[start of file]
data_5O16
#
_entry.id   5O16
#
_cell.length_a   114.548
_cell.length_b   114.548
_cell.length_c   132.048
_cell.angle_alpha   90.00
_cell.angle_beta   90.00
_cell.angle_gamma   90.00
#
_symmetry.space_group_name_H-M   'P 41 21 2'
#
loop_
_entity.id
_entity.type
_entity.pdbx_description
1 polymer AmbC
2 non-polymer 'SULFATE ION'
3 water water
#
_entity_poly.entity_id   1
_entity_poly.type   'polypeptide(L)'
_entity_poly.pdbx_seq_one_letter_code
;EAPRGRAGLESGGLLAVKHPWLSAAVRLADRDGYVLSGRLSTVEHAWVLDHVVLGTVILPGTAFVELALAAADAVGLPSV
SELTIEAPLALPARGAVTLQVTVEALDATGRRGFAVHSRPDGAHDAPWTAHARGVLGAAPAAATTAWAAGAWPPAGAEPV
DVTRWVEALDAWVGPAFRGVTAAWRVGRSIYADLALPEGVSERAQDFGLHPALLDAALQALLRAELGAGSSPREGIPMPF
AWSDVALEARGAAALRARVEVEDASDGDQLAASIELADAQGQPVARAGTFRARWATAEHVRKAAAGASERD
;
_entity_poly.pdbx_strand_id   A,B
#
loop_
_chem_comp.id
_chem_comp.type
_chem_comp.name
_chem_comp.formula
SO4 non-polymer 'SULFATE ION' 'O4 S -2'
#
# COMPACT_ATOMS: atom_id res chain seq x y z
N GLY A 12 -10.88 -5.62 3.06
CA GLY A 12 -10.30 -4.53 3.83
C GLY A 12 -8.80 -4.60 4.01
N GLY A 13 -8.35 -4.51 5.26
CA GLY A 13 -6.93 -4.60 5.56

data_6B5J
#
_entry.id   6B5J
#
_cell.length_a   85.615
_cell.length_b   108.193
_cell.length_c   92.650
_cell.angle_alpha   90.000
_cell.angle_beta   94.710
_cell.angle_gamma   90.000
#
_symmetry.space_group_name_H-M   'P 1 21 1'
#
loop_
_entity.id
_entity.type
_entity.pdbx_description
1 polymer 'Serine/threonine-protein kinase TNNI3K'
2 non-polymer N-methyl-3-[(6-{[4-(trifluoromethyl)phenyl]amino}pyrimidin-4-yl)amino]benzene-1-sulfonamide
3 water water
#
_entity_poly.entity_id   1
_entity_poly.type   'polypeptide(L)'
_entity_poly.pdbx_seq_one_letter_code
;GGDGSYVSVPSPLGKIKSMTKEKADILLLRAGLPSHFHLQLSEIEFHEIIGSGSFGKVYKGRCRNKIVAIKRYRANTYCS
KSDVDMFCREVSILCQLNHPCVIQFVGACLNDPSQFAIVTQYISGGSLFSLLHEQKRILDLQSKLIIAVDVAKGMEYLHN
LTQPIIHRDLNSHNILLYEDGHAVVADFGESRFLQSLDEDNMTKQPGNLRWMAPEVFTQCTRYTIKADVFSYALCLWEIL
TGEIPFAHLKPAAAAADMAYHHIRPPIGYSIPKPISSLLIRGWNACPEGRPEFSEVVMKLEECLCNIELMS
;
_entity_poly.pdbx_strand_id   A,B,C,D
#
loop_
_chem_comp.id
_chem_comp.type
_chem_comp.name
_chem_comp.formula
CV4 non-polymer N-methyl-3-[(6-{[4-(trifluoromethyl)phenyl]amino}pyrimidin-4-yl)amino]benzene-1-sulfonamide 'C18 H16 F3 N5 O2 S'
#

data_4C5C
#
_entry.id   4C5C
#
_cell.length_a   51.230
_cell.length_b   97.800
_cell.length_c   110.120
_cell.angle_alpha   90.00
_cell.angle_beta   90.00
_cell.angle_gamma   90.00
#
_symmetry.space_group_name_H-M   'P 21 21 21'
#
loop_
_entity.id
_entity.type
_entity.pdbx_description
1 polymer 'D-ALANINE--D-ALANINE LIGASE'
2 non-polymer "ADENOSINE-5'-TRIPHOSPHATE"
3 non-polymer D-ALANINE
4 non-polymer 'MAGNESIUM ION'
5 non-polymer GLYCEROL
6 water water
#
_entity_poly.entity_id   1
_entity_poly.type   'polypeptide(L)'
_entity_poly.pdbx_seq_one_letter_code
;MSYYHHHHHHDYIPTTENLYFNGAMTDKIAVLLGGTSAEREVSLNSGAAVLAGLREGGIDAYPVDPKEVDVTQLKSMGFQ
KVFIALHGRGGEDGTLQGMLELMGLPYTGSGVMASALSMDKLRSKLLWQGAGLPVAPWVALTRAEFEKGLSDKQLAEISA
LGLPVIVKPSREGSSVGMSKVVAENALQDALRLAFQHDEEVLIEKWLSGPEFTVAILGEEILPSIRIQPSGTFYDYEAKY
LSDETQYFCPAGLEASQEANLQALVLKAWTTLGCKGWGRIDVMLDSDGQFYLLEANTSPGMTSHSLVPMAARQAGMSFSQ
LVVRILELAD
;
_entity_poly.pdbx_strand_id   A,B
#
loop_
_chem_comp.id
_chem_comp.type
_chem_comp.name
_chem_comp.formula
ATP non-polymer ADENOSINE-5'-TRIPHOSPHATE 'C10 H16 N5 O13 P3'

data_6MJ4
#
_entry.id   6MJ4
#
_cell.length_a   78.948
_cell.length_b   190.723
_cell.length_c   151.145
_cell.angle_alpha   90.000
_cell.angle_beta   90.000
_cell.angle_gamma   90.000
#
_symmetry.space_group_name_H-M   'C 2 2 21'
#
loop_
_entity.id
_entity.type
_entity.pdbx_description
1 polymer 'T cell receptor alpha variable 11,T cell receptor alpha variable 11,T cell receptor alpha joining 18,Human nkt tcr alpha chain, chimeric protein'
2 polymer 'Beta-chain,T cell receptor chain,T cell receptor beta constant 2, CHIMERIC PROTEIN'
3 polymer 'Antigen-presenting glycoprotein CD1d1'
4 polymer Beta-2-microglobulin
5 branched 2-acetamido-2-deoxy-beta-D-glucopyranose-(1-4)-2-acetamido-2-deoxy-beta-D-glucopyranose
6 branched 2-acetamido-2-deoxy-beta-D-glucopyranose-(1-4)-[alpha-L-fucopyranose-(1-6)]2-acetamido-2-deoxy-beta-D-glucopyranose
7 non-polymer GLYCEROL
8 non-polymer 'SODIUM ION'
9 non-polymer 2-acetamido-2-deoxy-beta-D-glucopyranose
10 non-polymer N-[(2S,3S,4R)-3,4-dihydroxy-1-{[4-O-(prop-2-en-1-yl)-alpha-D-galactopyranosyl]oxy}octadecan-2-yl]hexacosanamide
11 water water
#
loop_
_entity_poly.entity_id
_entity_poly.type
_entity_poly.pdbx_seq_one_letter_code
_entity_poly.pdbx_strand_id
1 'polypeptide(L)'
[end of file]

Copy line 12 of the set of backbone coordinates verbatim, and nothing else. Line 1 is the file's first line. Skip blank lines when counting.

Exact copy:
_symmetry.space_group_name_H-M   'P 41 21 2'